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By Máiréad Loschi

Students stop to sign a petition in favor of antibiotic-free Subway meat. (Image Credit: Mairead Loschi)

Students stop to sign a petition in favor of antibiotic-free Subway meat. (Image Credit: Máiréad Loschi)

Volunteers from UConnPIRG sat outside McMahon dining hall on Tuesday with a 13 foot cardboard submarine sandwich they had built. This is part of a two week long signature campaign aimed at ending the use of antibiotics in meat at the popular fast food restaurant Subway.

Abby Katz, the Antibiotics Campaign Coordinator for UConnPIRG said the use of antibiotics in livestock and meat is extremely prevalent.

“The big problem is that 70% of the antibiotics sold in the US are used on factory farms, and most of the time its for livestock that aren’t even sick,” she said.

Factory farms use antibiotics for two reasons. The first is as a prophylactic measure, to prevent the spread of disease. The second is as a mechanism to promote growth. By giving  a daily dosage of antibiotics to livestock, farms have found that their livestock gain weight faster allowing the farms to get a bigger product in a shorter amount of time.

“It prioritizes their profits over our public health when they start overusing those antibiotics,” said Katz.

A simple infographic from the CDC explains how antibiotic resistant bacteria spread from livestock to humans.

An infographic from the CDC explains how antibiotic resistant bacteria can spread from livestock to humans. (Image Credit: CDC)

In 2014 the World Health Organization (WHO) stated that the extensive misuse of antibiotics poses a significant health threat to consumers.

“It creates those antibiotic resistant bacteria which increases the risk that you or I might get sick the next time we get one of those bacteria and now our strongest medicines don’t work anymore because the bacteria’s resistant,” Katz said.

In a 2013 Report the Center for Disease Control said, “each year in the United States, at least 2 million people become infected with bacteria that are resistant to antibiotics and at least 23,000 people die each year as a direct result of these infections.”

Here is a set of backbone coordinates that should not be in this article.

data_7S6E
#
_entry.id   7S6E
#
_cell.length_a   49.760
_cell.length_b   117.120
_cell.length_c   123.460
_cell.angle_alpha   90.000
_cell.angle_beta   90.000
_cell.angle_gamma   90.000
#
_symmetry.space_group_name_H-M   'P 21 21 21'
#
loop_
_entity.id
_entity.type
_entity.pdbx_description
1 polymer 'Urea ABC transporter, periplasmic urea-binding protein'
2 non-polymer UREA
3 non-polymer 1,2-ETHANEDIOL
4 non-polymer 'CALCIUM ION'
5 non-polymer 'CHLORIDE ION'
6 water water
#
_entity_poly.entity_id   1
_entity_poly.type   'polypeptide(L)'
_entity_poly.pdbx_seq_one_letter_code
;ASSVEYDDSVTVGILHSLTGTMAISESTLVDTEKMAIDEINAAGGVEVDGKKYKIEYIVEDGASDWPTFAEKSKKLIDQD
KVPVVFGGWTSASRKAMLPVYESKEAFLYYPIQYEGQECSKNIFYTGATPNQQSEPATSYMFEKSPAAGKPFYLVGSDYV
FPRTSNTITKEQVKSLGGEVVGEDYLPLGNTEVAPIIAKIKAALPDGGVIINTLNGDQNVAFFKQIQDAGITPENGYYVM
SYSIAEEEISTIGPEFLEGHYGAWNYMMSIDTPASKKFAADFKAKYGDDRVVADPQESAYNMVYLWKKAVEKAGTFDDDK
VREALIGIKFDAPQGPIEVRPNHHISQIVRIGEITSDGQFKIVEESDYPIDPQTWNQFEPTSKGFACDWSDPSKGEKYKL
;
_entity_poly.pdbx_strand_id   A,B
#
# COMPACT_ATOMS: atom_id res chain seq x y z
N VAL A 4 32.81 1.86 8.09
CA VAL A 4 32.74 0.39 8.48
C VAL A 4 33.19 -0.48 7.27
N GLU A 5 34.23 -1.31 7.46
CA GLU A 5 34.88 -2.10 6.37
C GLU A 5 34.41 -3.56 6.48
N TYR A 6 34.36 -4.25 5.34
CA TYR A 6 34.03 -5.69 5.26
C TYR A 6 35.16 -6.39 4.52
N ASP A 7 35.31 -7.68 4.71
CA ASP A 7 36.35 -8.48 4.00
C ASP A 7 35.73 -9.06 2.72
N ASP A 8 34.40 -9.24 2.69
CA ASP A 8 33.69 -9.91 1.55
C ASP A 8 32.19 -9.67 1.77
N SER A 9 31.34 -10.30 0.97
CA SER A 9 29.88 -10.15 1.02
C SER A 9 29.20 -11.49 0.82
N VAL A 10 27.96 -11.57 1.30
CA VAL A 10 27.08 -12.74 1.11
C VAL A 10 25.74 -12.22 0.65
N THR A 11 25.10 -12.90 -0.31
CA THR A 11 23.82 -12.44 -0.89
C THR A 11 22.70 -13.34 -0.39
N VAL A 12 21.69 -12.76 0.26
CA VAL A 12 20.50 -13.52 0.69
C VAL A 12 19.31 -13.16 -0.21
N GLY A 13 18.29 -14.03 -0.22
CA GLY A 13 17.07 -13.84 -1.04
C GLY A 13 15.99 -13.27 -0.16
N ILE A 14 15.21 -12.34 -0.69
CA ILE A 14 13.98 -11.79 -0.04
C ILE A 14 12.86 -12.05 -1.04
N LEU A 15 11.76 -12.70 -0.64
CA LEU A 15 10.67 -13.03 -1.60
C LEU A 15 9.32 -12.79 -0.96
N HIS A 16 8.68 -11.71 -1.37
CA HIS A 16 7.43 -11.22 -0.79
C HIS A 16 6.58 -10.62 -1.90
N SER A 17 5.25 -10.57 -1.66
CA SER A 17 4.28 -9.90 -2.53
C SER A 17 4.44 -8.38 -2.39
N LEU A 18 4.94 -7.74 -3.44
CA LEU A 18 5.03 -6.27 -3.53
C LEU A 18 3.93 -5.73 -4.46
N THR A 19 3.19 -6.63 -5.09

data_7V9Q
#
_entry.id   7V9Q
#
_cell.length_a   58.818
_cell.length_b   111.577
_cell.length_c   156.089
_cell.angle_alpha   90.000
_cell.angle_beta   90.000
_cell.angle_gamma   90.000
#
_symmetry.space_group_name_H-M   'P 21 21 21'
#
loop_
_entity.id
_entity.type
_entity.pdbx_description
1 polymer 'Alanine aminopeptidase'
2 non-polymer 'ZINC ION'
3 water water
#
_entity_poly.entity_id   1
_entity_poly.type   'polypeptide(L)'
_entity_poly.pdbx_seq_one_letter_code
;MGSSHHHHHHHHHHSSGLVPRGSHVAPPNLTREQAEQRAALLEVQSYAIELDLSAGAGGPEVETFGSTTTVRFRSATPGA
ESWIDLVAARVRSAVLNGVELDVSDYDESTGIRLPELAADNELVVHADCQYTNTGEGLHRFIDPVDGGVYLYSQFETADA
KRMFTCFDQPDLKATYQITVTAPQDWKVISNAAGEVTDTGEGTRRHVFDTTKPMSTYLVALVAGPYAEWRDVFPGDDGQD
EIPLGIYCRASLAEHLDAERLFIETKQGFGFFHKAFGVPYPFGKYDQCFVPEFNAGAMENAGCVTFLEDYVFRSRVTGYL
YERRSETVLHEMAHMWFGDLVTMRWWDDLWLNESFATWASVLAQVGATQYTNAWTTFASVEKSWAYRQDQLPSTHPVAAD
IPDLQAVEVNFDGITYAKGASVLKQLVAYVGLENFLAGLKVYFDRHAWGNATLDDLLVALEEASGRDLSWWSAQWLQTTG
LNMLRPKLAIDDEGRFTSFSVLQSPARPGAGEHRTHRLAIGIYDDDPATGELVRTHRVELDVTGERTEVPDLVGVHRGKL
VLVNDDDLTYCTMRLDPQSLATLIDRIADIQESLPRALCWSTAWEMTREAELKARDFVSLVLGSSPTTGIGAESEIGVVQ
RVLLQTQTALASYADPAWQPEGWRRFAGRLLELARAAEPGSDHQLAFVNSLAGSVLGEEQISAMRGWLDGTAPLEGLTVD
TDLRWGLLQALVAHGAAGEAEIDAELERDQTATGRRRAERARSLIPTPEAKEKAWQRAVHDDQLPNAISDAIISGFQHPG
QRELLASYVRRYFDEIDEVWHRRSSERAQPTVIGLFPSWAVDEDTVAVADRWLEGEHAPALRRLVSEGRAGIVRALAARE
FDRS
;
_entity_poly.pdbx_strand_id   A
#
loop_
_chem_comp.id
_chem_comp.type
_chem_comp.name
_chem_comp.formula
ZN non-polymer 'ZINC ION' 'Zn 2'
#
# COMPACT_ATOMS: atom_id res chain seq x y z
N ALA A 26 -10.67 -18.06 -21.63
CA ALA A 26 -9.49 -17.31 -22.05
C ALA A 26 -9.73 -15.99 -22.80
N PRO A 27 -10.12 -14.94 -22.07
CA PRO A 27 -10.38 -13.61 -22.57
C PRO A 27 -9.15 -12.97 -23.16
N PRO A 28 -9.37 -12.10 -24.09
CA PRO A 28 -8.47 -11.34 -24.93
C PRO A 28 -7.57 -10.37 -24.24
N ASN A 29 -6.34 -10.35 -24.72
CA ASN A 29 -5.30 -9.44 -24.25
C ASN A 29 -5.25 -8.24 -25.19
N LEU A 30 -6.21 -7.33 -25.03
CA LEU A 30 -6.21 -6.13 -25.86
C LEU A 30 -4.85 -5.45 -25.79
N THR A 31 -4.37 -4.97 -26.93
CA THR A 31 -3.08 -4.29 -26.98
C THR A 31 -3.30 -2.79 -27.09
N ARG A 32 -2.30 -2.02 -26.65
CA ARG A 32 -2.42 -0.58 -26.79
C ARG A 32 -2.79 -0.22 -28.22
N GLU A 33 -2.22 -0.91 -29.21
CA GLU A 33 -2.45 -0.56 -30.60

Jared Delane, an intern for UConnPIRG explained the tactics of the current campaign.

“What our ideal goal would be is for the farms to completely stop doing that, but we know that’s not really likely, so what we’re trying to do is target the middle men,” said Delane.

Last year, ConnPIRG ran a successful campaign that convinced McDonald’s to phase out chicken that has been raised with antibiotics. Now ConnPIRG is turning it’s attention to Subway, the largest fast food chain in the world accounting for more stores than McDonald’s and Starbucks combined. By targeting the fast food restaurants that purchase meat ConnPIRG is hoping factory farms will feel the pressure and be forced to change.

“It forces the company that those fast food chains like McDonald’s and Subway buy from to change because they lose their largest consumers,” said Katz.

Yet another reason to target Subway is the popularity of their “Eat fresh” motto. The Subway company website emphasizes its commitment to high quality food and social responsibility.

“They’re all over the world, people love them but they’re still using livestock that’s been raised with antibiotics,” Katz said.

Using tactics that have proven effective against McDonald’s ConnPIRG hopes to demonstrate to Subway that there is a lot of student support for a change to antibiotic-free meat.

Signatures are being collected on a 13 foot cardboard submarine sandwich. (Image Credit: Charlie Smart)

“We’re trying to collect 5,000 student signatures which would be 25% of student body and we’re also trying to collect 450 photo petitions that we’ll post to social media specifically tagging Subway,” Katz said.

The signatures are being collected on a 13 foot cardboard sub, constructed by ConnPIRG volunteers. The cardboard sub is visual, social media friendly, and a display of shared opinion. The next step is to drop the signed sub at the Subway Headquarters located in Milton, Connecticut. ConnPIRG is optimistic about the support this campaign has garnered among UConn students, adding that the signed sub is getting a bit cramped.
“Yeah it’s getting really packed, we might have to make another section,” Katz said with a smile.